Many owners struggle to teach their dogs to sit, fetch or even bark on command, but John Pilley, a retired psychiatrist, taught his border collie to understand more than 1,000 nouns, a feat that earned them both worldwide recognition.
In 2004, Mr Pilley bought a black-and-white border collie he named Chaser.
For three years, Mr Pilley trained her for four to five hours a day. He showed her an object, said its name up to 40 times, then hid it and asked her to find it.
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He used 800 cloth animal toys, 116 balls, 26 Frisbees and an assortment of plastic items to ultimately teach Chaser 1,022 nouns.
Chaser died on Tuesday at 15. She had been living with Mr Pilley’s wife, Sally, and their daughter Robin in Spartanburg, South Carolina. Mr Pilley died last year at 89.
Another daughter, Pilley Bianchi, said on Saturday that Chaser had been in declining health in recent weeks.
“The vet really determined that she died of natural causes,” Ms Bianchi said. “She went down very quickly.”
Ms Bianchi, who helped her father train Chaser, said the dog was buried in the backyard with the family’s other beloved dogs and with some of her father’s ashes.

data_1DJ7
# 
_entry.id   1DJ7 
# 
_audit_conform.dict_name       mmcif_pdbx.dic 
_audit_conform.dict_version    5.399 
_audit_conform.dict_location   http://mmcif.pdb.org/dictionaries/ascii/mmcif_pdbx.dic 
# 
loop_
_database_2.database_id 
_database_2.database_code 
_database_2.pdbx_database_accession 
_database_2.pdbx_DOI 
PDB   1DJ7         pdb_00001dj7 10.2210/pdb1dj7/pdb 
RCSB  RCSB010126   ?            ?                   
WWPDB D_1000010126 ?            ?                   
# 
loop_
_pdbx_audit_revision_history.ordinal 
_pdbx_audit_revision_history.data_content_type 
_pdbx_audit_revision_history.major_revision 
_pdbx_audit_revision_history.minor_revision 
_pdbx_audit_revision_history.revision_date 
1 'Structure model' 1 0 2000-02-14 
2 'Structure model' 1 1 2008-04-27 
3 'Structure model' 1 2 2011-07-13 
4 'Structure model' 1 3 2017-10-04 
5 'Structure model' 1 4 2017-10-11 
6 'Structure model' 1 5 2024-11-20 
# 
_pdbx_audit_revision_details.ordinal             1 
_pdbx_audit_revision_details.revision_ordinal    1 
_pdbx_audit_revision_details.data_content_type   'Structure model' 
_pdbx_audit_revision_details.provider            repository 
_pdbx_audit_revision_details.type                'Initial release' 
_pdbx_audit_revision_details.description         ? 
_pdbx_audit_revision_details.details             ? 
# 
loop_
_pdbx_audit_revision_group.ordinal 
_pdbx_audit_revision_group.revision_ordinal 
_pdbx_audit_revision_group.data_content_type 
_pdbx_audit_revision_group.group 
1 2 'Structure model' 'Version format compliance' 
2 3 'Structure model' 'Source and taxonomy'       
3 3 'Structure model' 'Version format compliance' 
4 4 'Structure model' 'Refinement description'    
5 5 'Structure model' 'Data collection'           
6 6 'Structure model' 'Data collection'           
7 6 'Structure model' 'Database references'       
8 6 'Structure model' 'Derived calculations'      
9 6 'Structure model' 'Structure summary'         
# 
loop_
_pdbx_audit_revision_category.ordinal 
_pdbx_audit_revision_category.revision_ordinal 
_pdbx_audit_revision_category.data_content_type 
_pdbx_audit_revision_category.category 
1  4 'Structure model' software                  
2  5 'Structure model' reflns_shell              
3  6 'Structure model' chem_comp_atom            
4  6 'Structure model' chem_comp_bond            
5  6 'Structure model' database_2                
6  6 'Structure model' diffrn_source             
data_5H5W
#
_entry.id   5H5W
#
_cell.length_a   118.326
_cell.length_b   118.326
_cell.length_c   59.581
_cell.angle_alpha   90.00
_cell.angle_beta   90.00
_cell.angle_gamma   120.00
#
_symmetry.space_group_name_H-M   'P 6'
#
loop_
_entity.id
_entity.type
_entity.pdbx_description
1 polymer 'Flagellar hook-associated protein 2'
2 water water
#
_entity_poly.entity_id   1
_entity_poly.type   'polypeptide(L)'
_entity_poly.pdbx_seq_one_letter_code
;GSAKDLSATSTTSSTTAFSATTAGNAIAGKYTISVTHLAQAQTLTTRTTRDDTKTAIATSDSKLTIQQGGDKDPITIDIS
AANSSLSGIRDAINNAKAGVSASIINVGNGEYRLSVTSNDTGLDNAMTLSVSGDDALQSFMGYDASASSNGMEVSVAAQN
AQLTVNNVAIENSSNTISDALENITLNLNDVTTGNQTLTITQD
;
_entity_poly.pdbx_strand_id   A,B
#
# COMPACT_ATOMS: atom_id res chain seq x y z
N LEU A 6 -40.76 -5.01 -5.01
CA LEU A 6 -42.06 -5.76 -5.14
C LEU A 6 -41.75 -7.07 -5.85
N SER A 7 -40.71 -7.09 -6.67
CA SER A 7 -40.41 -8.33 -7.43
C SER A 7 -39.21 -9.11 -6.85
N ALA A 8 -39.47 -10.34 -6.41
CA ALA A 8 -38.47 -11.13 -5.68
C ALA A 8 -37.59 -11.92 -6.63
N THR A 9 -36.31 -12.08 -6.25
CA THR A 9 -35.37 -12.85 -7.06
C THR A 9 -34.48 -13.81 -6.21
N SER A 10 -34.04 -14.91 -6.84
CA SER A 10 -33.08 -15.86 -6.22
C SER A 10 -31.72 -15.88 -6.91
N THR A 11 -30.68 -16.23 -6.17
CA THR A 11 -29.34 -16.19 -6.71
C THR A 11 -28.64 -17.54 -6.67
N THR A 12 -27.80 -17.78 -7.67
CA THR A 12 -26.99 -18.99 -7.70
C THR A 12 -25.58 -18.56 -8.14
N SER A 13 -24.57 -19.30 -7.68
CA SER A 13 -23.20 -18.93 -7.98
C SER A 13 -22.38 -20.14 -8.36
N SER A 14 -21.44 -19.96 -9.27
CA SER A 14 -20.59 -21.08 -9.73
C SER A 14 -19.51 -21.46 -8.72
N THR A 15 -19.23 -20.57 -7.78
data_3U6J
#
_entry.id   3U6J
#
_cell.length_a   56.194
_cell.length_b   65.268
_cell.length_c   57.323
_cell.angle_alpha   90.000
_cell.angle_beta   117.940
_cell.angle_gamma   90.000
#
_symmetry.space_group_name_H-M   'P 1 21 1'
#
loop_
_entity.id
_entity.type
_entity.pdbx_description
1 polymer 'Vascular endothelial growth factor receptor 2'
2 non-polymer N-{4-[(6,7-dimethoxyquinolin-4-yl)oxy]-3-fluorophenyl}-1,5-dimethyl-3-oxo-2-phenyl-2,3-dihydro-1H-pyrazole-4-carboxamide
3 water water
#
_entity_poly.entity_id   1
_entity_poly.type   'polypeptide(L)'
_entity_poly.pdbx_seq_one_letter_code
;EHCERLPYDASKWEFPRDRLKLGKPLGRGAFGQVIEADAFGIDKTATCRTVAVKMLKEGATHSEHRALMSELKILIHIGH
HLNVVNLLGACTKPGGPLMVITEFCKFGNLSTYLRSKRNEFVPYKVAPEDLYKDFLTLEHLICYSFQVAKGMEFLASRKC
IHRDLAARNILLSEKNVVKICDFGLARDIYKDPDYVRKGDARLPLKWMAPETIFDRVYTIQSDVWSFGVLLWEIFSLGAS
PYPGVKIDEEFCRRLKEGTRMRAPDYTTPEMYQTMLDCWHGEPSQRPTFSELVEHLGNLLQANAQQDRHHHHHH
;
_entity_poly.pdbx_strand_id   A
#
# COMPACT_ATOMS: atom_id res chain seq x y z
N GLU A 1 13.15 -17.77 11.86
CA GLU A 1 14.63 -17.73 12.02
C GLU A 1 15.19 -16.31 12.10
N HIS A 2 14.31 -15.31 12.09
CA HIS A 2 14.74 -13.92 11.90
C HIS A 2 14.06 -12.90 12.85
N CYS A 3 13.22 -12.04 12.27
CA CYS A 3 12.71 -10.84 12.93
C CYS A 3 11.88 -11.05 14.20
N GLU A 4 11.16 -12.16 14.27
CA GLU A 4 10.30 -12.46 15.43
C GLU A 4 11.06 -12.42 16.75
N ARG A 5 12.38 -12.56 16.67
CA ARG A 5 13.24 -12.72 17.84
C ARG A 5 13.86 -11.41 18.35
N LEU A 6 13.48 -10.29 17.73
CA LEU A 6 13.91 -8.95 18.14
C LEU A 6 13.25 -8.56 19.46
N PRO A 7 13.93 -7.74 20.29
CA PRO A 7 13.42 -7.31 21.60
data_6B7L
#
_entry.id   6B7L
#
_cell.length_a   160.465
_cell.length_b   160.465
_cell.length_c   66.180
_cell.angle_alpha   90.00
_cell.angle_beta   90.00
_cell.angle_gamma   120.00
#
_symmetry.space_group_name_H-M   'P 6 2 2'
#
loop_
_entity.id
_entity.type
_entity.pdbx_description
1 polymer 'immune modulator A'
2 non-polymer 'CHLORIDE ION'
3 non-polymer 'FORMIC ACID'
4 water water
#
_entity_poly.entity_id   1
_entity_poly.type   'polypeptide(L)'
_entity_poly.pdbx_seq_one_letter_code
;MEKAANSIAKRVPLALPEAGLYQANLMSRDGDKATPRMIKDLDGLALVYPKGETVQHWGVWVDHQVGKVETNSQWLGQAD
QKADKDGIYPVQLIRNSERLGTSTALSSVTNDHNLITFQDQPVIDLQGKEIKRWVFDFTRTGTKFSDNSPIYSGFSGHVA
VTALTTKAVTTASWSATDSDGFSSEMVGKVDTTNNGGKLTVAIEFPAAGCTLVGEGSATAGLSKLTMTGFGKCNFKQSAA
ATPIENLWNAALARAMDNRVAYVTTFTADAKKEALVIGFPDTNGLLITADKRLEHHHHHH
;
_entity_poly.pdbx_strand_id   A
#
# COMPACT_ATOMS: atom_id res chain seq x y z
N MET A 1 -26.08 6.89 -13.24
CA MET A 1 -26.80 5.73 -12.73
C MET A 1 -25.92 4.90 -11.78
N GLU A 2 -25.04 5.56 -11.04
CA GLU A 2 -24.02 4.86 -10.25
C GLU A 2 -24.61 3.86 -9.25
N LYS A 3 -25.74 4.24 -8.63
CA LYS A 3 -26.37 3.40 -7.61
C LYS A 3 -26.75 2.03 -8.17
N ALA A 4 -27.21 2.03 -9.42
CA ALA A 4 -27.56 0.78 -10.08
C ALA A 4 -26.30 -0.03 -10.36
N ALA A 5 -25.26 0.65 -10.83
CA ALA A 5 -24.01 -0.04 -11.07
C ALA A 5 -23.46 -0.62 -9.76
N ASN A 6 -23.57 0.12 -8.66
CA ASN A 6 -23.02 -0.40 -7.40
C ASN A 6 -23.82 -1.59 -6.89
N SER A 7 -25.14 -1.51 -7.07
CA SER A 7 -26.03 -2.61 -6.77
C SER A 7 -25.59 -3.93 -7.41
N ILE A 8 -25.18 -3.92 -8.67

“What we would really like people to understand about Chaser is that she is not unique,” Ms Bianchi said.
“It’s the way she was taught that is unique. We believed that my father tapped into something that was very simple: he taught Chaser a concept which he believed worked infinitely greater than learning a hundred behaviours.”
Ms Bianchi said her father’s experiment was “uncharted territory” in animal cognition research, pointing to news media coverage calling Chaser “the world’s smartest dog”.
“Her language learning is very high-level, powerful science,” she said.
Chaser understood that words have independent meaning and understood common nouns as well as proper nouns, Ms Bianchi said.
Greg Nelson, a veterinarian at Central Veterinary Associates in Valley Stream, New York, said humans were learning that animals have a deeper understanding of the world around them.
“People have always been under the belief that animals respond to commands based on a rewards system,” he said.
“Learn limited commands and tricks, then get a treat.” But “they do have a language among themselves, spoken and unspoken,” he added.
New York Times